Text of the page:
How technology is transforming fundraising and investor servicing

Long-term trend: The demand for data accessibility

Historically, investors have (reluctantly) tolerated lengthy wait times after requesting data from GPs, mainly due to private equity’s typical outperformance of other asset classes. However, the market turbulence of the past 18 months has challenged the status quo. Today’s LPs are far less tolerant of time lags when they request data, driven by the current climate where international instabilities and sudden regulatory changes can significantly impact decision-making (a perfect example is China’s recent crackdown on for-profit edtech).

The inability to access data in real time is hugely problematic for LPs. All over the world, private equity investors are demanding detailed, ad-hoc reporting – not just at the fund and portfolio levels, but even drilled down to the asset level. They also expect to receive this data quickly; quarterly updates are now inadequate for timely decision-making. In current conditions, LPs have to be agile – they need a clear, accurate understanding of their current exposure so they can adapt their portfolio management and allocation strategy accordingly.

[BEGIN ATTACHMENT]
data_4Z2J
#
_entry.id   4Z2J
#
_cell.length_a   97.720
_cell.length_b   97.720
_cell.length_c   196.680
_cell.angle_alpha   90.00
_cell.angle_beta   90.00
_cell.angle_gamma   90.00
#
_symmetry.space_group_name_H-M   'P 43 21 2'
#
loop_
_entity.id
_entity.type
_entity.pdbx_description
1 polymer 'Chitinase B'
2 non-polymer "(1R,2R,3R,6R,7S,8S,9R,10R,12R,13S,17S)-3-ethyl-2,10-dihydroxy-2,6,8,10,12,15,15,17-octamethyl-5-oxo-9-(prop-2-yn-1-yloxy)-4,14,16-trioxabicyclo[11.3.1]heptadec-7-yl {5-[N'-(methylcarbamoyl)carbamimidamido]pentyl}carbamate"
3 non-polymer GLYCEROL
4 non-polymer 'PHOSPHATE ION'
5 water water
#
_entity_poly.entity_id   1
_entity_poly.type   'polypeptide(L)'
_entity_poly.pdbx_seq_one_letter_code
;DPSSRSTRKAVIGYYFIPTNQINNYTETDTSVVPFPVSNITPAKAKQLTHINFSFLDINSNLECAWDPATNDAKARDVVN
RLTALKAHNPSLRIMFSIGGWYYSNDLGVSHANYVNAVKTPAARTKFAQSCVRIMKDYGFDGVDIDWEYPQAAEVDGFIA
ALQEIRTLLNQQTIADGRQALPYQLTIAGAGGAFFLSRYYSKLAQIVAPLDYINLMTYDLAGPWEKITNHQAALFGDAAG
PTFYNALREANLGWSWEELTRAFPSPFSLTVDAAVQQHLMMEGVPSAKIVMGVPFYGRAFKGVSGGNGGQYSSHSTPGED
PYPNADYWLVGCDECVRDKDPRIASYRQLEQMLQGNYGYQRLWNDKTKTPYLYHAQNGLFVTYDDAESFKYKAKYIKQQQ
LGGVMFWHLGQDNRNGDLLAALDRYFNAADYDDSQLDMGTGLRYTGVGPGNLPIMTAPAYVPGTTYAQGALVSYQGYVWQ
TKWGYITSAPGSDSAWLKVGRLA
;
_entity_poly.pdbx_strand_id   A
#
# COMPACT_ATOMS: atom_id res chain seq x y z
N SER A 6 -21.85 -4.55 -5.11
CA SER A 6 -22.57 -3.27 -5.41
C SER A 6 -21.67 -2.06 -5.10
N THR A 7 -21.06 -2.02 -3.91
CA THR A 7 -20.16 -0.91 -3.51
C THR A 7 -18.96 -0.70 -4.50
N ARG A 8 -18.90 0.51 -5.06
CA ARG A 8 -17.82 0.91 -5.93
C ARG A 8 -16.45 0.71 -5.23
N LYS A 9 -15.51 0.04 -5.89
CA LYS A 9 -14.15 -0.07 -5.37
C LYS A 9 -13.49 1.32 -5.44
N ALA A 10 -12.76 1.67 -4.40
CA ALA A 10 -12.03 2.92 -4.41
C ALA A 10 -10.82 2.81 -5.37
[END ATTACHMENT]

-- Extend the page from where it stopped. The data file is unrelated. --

Covid-19 has accelerated digital transformation

Aside from Zoom, much of the private markets’ adoption of technology has been sluggish – but the pandemic has thrown the long-standing inefficiencies in our industry’s infrastructure into sharp relief. Technology on the brink of being dated became antiquated, seemingly overnight; Zoom’s lightning-fast journey from anonymity to ubiquity is an obvious example of legacy software being relegated in favour of better-designed, intuitive and benefit-oriented platforms.

These factors have triggered major disruption in the areas of fundraising and investor servicing, prompting both GPs and LPs to re-evaluate information flow throughout the fund lifecycle. Though these are seismic changes, many industry veterans agree that this is a good thing for top-tier firms – it’s a case of necessity being the mother of invention. After all, Covid-19 forced firms to adopt virtual fundraising for most of 2020 – an unprecedented shift that completely changed the game.